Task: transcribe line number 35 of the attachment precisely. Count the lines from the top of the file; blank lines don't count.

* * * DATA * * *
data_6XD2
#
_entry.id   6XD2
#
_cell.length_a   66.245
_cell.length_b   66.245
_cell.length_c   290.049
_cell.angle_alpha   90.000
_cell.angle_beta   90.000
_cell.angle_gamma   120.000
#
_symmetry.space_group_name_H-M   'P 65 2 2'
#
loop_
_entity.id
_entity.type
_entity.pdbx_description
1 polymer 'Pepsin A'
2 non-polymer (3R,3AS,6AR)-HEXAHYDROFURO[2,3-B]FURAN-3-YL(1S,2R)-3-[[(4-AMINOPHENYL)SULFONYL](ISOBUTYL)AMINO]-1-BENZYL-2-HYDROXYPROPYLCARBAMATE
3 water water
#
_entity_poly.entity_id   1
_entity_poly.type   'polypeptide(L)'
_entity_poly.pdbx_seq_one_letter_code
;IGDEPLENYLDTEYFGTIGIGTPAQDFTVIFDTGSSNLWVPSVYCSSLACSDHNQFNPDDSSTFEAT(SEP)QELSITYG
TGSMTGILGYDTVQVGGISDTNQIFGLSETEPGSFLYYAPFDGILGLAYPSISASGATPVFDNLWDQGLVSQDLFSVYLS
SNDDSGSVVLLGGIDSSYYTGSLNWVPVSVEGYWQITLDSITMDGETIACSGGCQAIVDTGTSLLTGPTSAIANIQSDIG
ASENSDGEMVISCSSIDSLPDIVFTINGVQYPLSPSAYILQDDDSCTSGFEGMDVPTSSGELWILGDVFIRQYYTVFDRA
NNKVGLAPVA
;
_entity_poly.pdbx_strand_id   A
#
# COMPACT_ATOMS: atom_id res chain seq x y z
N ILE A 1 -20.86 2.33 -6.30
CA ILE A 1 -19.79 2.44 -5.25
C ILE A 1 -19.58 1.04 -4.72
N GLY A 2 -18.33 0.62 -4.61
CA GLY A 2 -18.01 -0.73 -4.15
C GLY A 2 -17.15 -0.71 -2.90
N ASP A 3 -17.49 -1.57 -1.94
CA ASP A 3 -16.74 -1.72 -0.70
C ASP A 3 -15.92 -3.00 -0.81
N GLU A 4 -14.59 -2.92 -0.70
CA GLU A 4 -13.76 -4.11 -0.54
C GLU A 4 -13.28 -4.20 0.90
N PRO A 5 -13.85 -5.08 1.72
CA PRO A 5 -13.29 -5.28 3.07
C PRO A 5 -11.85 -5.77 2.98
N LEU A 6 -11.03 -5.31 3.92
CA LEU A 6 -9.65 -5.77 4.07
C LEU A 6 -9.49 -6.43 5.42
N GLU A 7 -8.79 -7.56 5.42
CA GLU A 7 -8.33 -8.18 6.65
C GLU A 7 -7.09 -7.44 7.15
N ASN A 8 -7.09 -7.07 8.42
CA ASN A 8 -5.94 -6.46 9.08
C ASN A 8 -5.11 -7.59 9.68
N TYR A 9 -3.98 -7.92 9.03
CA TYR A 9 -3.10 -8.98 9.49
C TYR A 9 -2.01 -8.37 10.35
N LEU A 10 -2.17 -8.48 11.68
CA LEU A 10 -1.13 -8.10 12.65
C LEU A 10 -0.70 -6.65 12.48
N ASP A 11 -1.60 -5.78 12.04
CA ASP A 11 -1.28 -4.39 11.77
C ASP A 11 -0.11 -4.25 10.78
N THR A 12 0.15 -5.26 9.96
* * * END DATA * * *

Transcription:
CA ILE A 1 -19.79 2.44 -5.25